Pink was the great white hope, a next-generation operating system developed by Apple (and later IBM) in the early 1990s, to replace both Mac OS and OS/2 with a Microsoft-crushing newcomer.

It didn't quite work out.

Apple had started developing Pink back in 1988, then in 1991 brought in IBM to co-develop. They called the operating system 'Pink' because, at a meeting in 1988, Apple engineers and managers had a brainstorming session in which possible operating system features were jotted down on index cards and pinned to the wall in two groups: blue cards represented technologies that could be supported as extensions to the then-current Mac OS, and pink cards, representing technologies for a future dream system. Together they formed a company called Taligent (doesn't that name sound like every failed DSL company from 1999?) to produce and market the operating system.

Initially, Apple and IBM were quiet about Pink development, presumably to avoid scaring developers away from their existing product lines (premature product announcements can destroy companies; they were among the things that killed both Wang and Osborne).

Pink was sexy to both developers and marketing departments. In the first place, it was designed from the ground up to be object oriented, and thus to ease the development of new applications. According to Ed Bliss, then Apple's head of object oriented development, the new OS would be portable with "less code rewriting than Unix."

In the second place, Pink was designed to make adoption easy. The platform was intended to interoperate with the existing Mac OS, the proposed Apple/IBM AIX, and OS/2 2.0.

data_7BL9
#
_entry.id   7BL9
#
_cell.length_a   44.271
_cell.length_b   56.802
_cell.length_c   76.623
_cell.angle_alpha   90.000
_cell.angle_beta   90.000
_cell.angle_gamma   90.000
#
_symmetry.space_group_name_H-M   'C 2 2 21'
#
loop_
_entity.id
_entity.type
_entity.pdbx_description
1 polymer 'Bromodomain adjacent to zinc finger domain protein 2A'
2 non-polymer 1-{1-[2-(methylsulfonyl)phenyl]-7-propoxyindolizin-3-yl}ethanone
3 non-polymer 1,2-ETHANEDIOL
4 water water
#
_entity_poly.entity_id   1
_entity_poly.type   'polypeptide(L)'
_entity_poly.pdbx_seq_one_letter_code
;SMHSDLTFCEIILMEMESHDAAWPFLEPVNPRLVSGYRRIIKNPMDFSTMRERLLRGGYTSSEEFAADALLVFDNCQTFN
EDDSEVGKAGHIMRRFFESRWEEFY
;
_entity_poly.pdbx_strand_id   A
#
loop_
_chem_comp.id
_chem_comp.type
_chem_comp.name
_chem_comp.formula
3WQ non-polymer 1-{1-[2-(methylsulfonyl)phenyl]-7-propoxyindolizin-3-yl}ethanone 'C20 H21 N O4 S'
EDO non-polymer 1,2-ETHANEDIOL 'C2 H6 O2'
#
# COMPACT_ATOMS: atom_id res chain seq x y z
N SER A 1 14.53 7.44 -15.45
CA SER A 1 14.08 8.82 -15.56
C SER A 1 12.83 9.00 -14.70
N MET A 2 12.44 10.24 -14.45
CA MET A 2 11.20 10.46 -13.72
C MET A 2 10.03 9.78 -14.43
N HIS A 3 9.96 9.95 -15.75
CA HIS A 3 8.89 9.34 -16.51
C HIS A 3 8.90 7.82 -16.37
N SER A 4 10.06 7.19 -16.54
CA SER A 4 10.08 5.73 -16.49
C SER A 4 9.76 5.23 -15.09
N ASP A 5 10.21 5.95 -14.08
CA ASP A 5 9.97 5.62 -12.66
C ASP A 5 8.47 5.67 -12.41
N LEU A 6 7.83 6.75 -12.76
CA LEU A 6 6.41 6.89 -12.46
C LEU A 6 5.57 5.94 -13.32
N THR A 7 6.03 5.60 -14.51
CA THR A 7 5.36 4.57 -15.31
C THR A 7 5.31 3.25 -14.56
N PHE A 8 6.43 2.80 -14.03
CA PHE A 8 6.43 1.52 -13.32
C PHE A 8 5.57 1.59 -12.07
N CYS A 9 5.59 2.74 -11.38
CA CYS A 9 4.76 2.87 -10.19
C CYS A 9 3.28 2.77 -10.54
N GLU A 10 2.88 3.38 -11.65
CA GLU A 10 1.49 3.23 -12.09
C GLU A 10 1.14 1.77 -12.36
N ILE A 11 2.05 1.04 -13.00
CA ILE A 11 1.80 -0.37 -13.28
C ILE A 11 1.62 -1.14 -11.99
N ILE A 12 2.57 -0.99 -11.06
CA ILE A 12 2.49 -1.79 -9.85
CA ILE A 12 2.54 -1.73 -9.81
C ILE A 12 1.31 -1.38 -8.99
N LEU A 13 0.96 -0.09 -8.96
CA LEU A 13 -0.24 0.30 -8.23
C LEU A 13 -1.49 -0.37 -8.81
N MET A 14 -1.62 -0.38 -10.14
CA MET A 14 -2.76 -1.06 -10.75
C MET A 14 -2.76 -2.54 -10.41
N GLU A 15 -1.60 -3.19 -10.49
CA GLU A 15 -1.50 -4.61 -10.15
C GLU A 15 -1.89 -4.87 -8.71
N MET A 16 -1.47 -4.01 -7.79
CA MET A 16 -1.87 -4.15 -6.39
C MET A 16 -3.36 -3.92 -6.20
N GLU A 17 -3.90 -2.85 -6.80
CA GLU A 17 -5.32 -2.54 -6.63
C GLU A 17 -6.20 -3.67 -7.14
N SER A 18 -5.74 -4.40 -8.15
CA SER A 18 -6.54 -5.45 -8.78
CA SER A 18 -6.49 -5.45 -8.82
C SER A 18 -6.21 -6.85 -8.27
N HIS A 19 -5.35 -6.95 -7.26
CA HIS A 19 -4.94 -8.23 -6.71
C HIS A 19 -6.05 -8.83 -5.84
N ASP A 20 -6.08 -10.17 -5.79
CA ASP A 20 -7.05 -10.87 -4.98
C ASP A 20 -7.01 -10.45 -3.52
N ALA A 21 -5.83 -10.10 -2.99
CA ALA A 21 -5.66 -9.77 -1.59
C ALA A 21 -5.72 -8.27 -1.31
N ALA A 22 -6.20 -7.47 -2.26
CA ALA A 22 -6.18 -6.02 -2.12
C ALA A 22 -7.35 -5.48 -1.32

This would have meant emulators of three older operating systems baked into the O/S. None of these emulators was ever delivered, but you can imagine something like the "blue box" that lets Apple's current unix-based operating systems run older Mac OS applications.

There was a lot of enthusiasm for Pink, and its development team grew rapidy. In early 1994 Hewlett-Packard jumped onboard and became Taligent's third major investor and partner.

But Taligent never delivered. Though management was always discreet, it's not hard to guess that they missed delivery deadlines and gradually lost the faith of both IBM and Apple. Meanwhile, Microsoft charged ahead with Windows 95 which, while delayed, was clearly going to be a consumer darling.

In 1994, without cancelling Pink, Apple adopted a contingency plan. In March, CEO John Scully announced the Copland OS. Due in 1995, it would feature active assistance, multitasking, and memory protection. An even more advanced OS, Gershwin, would follow in 1996. This was one of Scully's final presentations for Apple.

By the summer of 1994, Michael Spindler had the top spot. He reviewed progress from the OS department and announced that Copland would arrive in 1996.

A beta of Copland came out in November of 1995, but the same month Apple delayed the release of the operating system until 1997.

Shortly before the end of the year, Taligent became a wholly owned subsidiary of IBM.

Long-forgotten Pink was never heard from again.

Considering this, especially together with the history of the Copland and Gershwin projects (neither was ever released), it is amazing that Apple was ever able to rebuild the credibility of its operating system. Buying NeXT was, in hindsight, exactly the right thing to do.

Byte September 1991
Wired, May/Jun 1993
Byte Nov 1994
Macworld April 1995
Inside Taligent Technology Addison-Wesley, 1995

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